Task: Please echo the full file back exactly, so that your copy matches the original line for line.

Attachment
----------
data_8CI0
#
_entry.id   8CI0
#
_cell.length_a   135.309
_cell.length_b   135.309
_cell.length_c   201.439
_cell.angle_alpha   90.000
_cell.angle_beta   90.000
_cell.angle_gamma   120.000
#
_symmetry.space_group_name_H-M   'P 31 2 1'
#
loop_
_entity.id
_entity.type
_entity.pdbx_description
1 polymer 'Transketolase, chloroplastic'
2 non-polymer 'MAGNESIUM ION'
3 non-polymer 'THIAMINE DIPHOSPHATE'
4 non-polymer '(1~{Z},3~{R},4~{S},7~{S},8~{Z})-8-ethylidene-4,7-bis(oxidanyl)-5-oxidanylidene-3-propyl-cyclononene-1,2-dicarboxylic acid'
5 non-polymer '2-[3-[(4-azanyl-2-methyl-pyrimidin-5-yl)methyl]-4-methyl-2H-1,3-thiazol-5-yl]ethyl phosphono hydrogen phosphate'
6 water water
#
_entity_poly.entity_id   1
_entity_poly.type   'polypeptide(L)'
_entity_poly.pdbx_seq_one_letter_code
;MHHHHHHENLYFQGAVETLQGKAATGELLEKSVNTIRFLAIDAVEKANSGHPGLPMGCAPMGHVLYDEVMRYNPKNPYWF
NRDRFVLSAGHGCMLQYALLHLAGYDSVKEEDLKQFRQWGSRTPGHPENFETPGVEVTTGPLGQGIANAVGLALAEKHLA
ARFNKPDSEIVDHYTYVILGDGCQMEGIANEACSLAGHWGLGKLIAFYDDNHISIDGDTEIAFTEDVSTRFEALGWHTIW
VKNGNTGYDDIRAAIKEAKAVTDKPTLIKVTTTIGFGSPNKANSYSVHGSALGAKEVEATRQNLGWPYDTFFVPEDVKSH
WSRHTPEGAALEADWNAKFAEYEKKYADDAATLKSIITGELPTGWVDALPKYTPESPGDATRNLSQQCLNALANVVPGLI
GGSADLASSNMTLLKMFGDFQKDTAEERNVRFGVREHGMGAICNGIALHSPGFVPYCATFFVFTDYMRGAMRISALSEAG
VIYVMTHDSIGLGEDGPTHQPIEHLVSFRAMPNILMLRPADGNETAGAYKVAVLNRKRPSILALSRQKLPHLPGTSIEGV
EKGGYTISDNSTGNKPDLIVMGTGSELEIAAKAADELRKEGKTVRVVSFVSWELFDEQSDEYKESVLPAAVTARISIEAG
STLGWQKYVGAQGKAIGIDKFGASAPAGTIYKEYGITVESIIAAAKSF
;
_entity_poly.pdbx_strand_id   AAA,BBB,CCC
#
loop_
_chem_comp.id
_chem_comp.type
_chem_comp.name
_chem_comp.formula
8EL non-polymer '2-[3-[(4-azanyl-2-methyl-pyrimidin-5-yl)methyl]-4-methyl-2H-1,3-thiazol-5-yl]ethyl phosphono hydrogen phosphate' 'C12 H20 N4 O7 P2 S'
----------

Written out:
data_8CI0
#
_entry.id   8CI0
#
_cell.length_a   135.309
_cell.length_b   135.309
_cell.length_c   201.439
_cell.angle_alpha   90.000
_cell.angle_beta   90.000
_cell.angle_gamma   120.000
#
_symmetry.space_group_name_H-M   'P 31 2 1'
#
loop_
_entity.id
_entity.type
_entity.pdbx_description
1 polymer 'Transketolase, chloroplastic'
2 non-polymer 'MAGNESIUM ION'
3 non-polymer 'THIAMINE DIPHOSPHATE'
4 non-polymer '(1~{Z},3~{R},4~{S},7~{S},8~{Z})-8-ethylidene-4,7-bis(oxidanyl)-5-oxidanylidene-3-propyl-cyclononene-1,2-dicarboxylic acid'
5 non-polymer '2-[3-[(4-azanyl-2-methyl-pyrimidin-5-yl)methyl]-4-methyl-2H-1,3-thiazol-5-yl]ethyl phosphono hydrogen phosphate'
6 water water
#
_entity_poly.entity_id   1
_entity_poly.type   'polypeptide(L)'
_entity_poly.pdbx_seq_one_letter_code
;MHHHHHHENLYFQGAVETLQGKAATGELLEKSVNTIRFLAIDAVEKANSGHPGLPMGCAPMGHVLYDEVMRYNPKNPYWF
NRDRFVLSAGHGCMLQYALLHLAGYDSVKEEDLKQFRQWGSRTPGHPENFETPGVEVTTGPLGQGIANAVGLALAEKHLA
ARFNKPDSEIVDHYTYVILGDGCQMEGIANEACSLAGHWGLGKLIAFYDDNHISIDGDTEIAFTEDVSTRFEALGWHTIW
VKNGNTGYDDIRAAIKEAKAVTDKPTLIKVTTTIGFGSPNKANSYSVHGSALGAKEVEATRQNLGWPYDTFFVPEDVKSH
WSRHTPEGAALEADWNAKFAEYEKKYADDAATLKSIITGELPTGWVDALPKYTPESPGDATRNLSQQCLNALANVVPGLI
GGSADLASSNMTLLKMFGDFQKDTAEERNVRFGVREHGMGAICNGIALHSPGFVPYCATFFVFTDYMRGAMRISALSEAG
VIYVMTHDSIGLGEDGPTHQPIEHLVSFRAMPNILMLRPADGNETAGAYKVAVLNRKRPSILALSRQKLPHLPGTSIEGV
EKGGYTISDNSTGNKPDLIVMGTGSELEIAAKAADELRKEGKTVRVVSFVSWELFDEQSDEYKESVLPAAVTARISIEAG
STLGWQKYVGAQGKAIGIDKFGASAPAGTIYKEYGITVESIIAAAKSF
;
_entity_poly.pdbx_strand_id   AAA,BBB,CCC
#
loop_
_chem_comp.id
_chem_comp.type
_chem_comp.name
_chem_comp.formula
8EL non-polymer '2-[3-[(4-azanyl-2-methyl-pyrimidin-5-yl)methyl]-4-methyl-2H-1,3-thiazol-5-yl]ethyl phosphono hydrogen phosphate' 'C12 H20 N4 O7 P2 S'